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Map of Karachi from 1888

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Not my fav map, mainly because it is kind of small. about 5″ or so. And the details are kind of strange.

I am looking for a large version of this map. Not this year, but next year I’ll revive my search for it.

issued in Paris in 1883 by Librairie Hachette for Elisee Reclus book ” Nouvelle Geographie Universelle La Terre Et Les Hommes “

Interesting, detailed and decorative small town map of Karachi. On page text, frame ok.

Clean and good condition – printed area 4.5″x 5″ (11x13cm) – plus small margins. Black/white

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Kalara Map Collection – Antique Indian Maps

Kalara Collection. There is a nice ring to that.

This was an article in India Journal and Mr. Nair captured most of it very well.

 

Kalara Map Collection

Antique Indian Maps from 1550 onwards – Kalara Collection

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Antique Indian Maps = map of Delhi 1857

 

The map of Delhi from 1857 is indeed one of my fav map of all times. I have written about it before and one of these days I will post it in great detail.

I was born there, I have walked around in those narrow streets, I can still taste the delicious food from the little corner places in this town.

And that’s what a map should be, a depiction of place that almost transports you there.

India Journal Article can be found here.

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SDUK 1877 – large map of India in 13 map set

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Engraved by J & C Walker, for the Society for the Diffusion of Useful Knowledge. The index map of the whole of India and Ceylon, shows the extent of the 12 sheets and the areas covered.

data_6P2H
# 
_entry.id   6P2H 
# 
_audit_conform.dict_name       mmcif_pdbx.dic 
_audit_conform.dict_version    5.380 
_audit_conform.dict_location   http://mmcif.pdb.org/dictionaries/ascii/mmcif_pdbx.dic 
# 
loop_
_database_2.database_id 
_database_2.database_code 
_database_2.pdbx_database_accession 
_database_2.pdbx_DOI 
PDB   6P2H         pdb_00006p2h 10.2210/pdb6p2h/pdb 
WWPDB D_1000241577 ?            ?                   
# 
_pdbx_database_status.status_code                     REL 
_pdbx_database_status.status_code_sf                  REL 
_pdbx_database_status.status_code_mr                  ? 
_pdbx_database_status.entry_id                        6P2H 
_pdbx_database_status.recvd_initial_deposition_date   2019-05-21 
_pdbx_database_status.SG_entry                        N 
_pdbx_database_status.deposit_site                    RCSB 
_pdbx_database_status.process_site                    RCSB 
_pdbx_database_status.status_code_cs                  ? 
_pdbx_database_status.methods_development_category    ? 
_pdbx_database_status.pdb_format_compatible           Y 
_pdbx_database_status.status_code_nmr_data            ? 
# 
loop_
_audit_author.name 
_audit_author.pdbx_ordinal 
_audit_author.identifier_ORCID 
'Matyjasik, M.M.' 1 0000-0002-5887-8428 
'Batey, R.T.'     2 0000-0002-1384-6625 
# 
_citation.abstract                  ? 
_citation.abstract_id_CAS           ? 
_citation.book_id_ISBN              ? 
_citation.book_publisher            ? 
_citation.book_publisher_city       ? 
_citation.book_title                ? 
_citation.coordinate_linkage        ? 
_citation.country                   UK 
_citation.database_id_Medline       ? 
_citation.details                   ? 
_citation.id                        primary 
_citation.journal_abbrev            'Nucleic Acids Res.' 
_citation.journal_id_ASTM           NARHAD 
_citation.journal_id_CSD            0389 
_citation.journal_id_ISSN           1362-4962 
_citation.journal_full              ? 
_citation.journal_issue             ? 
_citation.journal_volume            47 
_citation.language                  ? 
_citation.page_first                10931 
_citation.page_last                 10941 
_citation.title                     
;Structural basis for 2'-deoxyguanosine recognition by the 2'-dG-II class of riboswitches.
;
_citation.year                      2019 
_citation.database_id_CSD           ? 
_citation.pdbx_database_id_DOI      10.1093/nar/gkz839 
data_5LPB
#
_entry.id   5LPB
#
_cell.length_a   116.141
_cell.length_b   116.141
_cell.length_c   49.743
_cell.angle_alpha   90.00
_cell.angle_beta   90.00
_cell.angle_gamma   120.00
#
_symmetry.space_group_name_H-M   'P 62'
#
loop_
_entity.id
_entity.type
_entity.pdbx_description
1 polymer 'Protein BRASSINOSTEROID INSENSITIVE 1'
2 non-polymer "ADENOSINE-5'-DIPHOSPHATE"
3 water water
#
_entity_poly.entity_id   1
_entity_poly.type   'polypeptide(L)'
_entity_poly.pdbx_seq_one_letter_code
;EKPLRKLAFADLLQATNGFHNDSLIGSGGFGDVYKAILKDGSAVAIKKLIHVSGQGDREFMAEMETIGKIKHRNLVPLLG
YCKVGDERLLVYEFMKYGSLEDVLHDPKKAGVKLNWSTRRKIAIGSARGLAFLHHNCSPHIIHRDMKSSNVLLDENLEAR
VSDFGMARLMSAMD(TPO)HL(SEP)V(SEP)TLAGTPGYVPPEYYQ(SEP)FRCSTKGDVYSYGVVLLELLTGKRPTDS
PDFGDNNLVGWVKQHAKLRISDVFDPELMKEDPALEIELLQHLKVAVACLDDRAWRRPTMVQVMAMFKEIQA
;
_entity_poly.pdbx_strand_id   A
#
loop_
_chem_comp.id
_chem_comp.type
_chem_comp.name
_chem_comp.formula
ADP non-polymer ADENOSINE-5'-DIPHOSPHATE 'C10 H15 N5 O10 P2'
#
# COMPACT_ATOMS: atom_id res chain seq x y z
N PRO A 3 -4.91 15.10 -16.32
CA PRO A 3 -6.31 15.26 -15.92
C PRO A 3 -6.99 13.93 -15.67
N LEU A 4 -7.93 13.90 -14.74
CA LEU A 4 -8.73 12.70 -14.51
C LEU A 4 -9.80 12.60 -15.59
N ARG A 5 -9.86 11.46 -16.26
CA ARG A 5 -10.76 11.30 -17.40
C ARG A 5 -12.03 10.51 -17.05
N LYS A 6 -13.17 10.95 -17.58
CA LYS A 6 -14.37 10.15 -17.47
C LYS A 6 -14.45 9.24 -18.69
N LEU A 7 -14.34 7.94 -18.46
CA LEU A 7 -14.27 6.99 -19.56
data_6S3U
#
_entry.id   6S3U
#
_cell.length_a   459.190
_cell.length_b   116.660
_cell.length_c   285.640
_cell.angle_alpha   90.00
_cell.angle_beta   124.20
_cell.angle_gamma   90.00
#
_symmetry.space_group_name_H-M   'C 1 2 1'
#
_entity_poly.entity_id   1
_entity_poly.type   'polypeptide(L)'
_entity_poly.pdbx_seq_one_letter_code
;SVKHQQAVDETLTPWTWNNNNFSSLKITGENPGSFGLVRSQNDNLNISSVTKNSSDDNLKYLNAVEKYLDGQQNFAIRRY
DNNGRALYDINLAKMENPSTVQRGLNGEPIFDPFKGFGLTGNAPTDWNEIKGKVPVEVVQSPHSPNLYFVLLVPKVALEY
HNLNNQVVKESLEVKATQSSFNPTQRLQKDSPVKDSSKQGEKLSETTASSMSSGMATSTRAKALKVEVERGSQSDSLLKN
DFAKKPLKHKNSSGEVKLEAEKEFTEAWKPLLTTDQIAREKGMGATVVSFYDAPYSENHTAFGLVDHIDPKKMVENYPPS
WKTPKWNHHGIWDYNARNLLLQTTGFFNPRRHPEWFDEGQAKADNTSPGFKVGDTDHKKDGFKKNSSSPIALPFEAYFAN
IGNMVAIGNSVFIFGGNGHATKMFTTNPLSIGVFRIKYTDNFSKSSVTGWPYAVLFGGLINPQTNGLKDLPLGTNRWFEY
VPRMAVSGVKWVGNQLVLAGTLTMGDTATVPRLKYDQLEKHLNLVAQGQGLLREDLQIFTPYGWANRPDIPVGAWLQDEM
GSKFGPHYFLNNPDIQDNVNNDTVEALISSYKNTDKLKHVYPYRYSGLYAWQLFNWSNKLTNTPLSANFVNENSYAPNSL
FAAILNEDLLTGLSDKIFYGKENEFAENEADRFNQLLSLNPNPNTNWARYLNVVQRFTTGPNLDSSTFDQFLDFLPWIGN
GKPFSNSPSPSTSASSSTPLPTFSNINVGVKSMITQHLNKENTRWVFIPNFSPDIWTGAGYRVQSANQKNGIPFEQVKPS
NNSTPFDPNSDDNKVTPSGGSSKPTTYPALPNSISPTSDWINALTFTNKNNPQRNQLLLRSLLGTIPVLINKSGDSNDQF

I have this at least two or three of these sets that I can remember. One is a ten map set and another one is the one shown above 13 map set.

Not my fav maps for sure. It was more like a collections of names rather than maps. I generally bought them because they would have names of some of the citites that I know.

An individual map might look like this:

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A lot of detail, but no soul!

SDUK did print maps of the city plans and those are intersting. I do have one of Calcutta published by SDUK.

The more interesting part is the publisher – The Society for the Diffusion of Useful Knowledge, founded in 1826, was a Whiggish London organisation that published inexpensive texts intended to adapt scientific and similarly high-minded material for the rapidly expanding reading public. It was established mainly at the instigation of Lord Brougham with the objects of publishing information to people who were unable to obtain formal teaching, or who preferred self-education. The Society was sometimes mentioned in contemporary sources as SDUK.

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Indiam extra Gangem 1695

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You’d probably laugh at me if I tell you that I have a silver cake server with this map on it! I have no idea how that happened, or how I actually paid real money for it, but there it is.

This is a later map form 1695 based on a map published in 1578, which in turn was based on a map from second of third century.

The reason I liked this map is that it combines old and new; the map is old, but the cartouche on the sides and details look new. By new I mean contemporary based on late seventeen century designs.

 

Beautiful fresh map of India, the Ganges, and part of Asia by Gerard Mercator, from his rendition of Ptolemy’s Geography. Originally published in 1578, this is is a later (ca 1695) edition from Francois Halma of Utrecht. In extraordinarily good condition — The stipled sea is is adorned with a decorative cartouche, compass rose and several sailing ships. On land are Bactrian camels, nomads, and well-engraved elephants.A single centerfold, as made for inclusion in the atlas folio. Hand-laid paper with chain lines; blank verso. Measurements are of the image; page size is much larger.